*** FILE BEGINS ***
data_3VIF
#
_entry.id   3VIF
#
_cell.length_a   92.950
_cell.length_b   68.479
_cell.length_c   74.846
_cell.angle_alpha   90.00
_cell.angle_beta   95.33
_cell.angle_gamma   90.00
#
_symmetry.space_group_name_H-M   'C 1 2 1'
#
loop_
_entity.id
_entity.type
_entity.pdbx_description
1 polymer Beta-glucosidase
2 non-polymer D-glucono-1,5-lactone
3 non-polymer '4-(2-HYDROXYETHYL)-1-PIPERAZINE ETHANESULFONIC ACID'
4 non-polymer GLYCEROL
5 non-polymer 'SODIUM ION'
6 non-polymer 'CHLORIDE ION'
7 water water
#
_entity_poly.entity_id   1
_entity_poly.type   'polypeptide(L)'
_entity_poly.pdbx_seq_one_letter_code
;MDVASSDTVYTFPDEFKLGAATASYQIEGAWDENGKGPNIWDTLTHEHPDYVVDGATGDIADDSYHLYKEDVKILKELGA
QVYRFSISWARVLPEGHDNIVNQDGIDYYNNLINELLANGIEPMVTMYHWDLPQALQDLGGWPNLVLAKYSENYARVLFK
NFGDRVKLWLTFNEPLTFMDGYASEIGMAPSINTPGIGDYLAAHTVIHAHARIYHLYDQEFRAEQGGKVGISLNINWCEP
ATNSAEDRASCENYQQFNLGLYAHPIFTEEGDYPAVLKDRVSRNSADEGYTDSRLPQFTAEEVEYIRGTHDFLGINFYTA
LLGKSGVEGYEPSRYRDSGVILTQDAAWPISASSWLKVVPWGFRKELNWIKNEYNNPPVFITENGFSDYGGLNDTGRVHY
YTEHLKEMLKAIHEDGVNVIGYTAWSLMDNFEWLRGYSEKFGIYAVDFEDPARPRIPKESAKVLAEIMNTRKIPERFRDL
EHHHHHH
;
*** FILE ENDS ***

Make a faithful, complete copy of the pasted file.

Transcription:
data_3VIF
#
_entry.id   3VIF
#
_cell.length_a   92.950
_cell.length_b   68.479
_cell.length_c   74.846
_cell.angle_alpha   90.00
_cell.angle_beta   95.33
_cell.angle_gamma   90.00
#
_symmetry.space_group_name_H-M   'C 1 2 1'
#
loop_
_entity.id
_entity.type
_entity.pdbx_description
1 polymer Beta-glucosidase
2 non-polymer D-glucono-1,5-lactone
3 non-polymer '4-(2-HYDROXYETHYL)-1-PIPERAZINE ETHANESULFONIC ACID'
4 non-polymer GLYCEROL
5 non-polymer 'SODIUM ION'
6 non-polymer 'CHLORIDE ION'
7 water water
#
_entity_poly.entity_id   1
_entity_poly.type   'polypeptide(L)'
_entity_poly.pdbx_seq_one_letter_code
;MDVASSDTVYTFPDEFKLGAATASYQIEGAWDENGKGPNIWDTLTHEHPDYVVDGATGDIADDSYHLYKEDVKILKELGA
QVYRFSISWARVLPEGHDNIVNQDGIDYYNNLINELLANGIEPMVTMYHWDLPQALQDLGGWPNLVLAKYSENYARVLFK
NFGDRVKLWLTFNEPLTFMDGYASEIGMAPSINTPGIGDYLAAHTVIHAHARIYHLYDQEFRAEQGGKVGISLNINWCEP
ATNSAEDRASCENYQQFNLGLYAHPIFTEEGDYPAVLKDRVSRNSADEGYTDSRLPQFTAEEVEYIRGTHDFLGINFYTA
LLGKSGVEGYEPSRYRDSGVILTQDAAWPISASSWLKVVPWGFRKELNWIKNEYNNPPVFITENGFSDYGGLNDTGRVHY
YTEHLKEMLKAIHEDGVNVIGYTAWSLMDNFEWLRGYSEKFGIYAVDFEDPARPRIPKESAKVLAEIMNTRKIPERFRDL
EHHHHHH
;